My first full day in Greece was not terribly exciting. I mostly lazed about with walking and writing and resting. I didn't go into the town on Friday. I ended up going to the spa instead. The Alexander Beach Hotel is a fantastic place for doing next to nothing.
I finally relaxed. And then I slept for hours.
The next day found me up early to snag my big fat Greek breakfast and plenty of dark black coffee. I inquired at the front desk about what there was to see in town. I had done some internet research, but the desk people seemed to have some nice maps and information that I was not able to glean from the web. Indeed, they pointed out that there were several museums in town. Given the fact that it was still quite chilly, albeit sunny, a museum sounded great. As a matter of fact, there was an ecclesiastical museum that evidently housed quite a collection of Greek iconography and church artifacts. That has been for me one of the most delightful aspects of my life overseas, particularly in this area of the world... the amazing history of my faith is so accessible. Places that I can go and breathe in the echoes of believers over the centuries. Given the breakfast I had eaten, I was eager to make the 2 km walk to town to search out this museum. The town is not that large, I figured I would be able to find it fairly easily. Besides, walking is a great way to get the lay of a place, and to see things that you don't normally see from a vehicle. So I set out down the road to town.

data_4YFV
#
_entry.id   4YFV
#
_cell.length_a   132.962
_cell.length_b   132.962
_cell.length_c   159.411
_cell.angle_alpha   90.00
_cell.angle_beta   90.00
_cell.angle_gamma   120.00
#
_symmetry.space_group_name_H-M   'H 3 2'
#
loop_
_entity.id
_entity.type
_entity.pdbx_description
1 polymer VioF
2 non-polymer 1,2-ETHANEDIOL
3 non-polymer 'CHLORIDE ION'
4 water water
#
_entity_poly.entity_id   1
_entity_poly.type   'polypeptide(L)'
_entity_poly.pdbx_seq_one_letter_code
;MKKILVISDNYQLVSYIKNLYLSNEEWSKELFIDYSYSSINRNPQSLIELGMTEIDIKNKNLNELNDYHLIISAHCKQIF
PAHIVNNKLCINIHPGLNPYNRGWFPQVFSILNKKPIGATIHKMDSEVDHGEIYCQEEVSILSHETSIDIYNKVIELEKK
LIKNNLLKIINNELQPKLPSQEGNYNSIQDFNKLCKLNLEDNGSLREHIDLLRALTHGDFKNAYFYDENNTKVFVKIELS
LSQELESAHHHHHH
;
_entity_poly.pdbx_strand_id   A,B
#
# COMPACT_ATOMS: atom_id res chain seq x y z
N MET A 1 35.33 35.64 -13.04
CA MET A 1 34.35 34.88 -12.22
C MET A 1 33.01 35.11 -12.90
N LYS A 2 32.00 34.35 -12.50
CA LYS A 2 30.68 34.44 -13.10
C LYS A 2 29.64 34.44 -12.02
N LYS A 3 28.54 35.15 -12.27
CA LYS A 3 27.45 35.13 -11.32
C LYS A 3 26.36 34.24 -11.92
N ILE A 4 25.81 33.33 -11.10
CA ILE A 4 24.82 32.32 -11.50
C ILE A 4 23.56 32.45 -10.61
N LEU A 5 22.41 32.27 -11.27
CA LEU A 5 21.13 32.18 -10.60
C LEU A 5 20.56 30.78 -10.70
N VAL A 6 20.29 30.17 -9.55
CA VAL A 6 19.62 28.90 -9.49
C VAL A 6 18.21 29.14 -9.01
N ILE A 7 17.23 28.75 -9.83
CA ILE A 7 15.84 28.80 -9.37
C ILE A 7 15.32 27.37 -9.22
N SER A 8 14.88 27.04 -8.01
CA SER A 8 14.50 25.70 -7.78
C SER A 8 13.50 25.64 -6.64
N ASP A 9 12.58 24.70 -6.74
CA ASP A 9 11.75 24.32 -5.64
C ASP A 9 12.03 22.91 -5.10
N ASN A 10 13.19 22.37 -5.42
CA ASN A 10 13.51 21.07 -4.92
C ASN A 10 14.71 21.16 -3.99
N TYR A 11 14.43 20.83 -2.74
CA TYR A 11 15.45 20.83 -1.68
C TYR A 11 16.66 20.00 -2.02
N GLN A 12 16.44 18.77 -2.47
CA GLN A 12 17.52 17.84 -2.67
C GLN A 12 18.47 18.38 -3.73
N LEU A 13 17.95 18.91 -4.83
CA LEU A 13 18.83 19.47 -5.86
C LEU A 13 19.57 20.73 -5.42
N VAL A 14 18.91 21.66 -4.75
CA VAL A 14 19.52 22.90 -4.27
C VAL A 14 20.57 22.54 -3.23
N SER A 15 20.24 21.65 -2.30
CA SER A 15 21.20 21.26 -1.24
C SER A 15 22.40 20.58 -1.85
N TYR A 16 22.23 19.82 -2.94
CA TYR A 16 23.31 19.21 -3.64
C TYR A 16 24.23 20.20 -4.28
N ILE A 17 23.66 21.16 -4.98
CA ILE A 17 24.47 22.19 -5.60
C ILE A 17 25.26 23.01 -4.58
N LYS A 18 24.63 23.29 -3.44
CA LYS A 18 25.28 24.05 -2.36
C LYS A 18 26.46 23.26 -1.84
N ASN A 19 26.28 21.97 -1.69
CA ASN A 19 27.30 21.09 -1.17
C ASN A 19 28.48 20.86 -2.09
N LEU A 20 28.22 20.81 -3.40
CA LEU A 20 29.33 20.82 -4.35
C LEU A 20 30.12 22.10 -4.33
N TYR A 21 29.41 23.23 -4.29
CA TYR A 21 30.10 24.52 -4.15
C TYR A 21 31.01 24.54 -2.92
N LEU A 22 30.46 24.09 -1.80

I did find more of the curious little memorials on the side of the road. Some shabby and some a bit more ornate. Some dark, and some with a perennial light in them. They were quite sweet and easier on the heart (at least for me) than the typical white crosses you see on the side of the roads in the US. I rather like the idea that no one comes to tear these down. They really would require some investment and tending.
There were skeletons of former seaside resorts... empty and broken down. I imagined running one of these, restoring it to its former splendor and catering to the Greek and Turkish tourists that surely must flock to this place in the summer to escape the untenable heat and noise of the cities.
As I approached town, I could spot Greek churches up streets, and shoppers scurrying about in and out of shops. Nearing the central area, I followed the map the hotel had given me, looking for a readable street sign that would give me a clue as to where the museum was. I dropped into a coffee shop, but the girl behind the counter did not recognize what I was looking for. I imagine between her broken English and my non-existent Greek, there was something lost in the communication. I did finally find a nice lady on the street who noticed that I was puzzled and she asked if she could help me. She steered me down a couple of lights and told me where to turn. Soon enough I spied a large orange colored church and what looked to be a museum next door.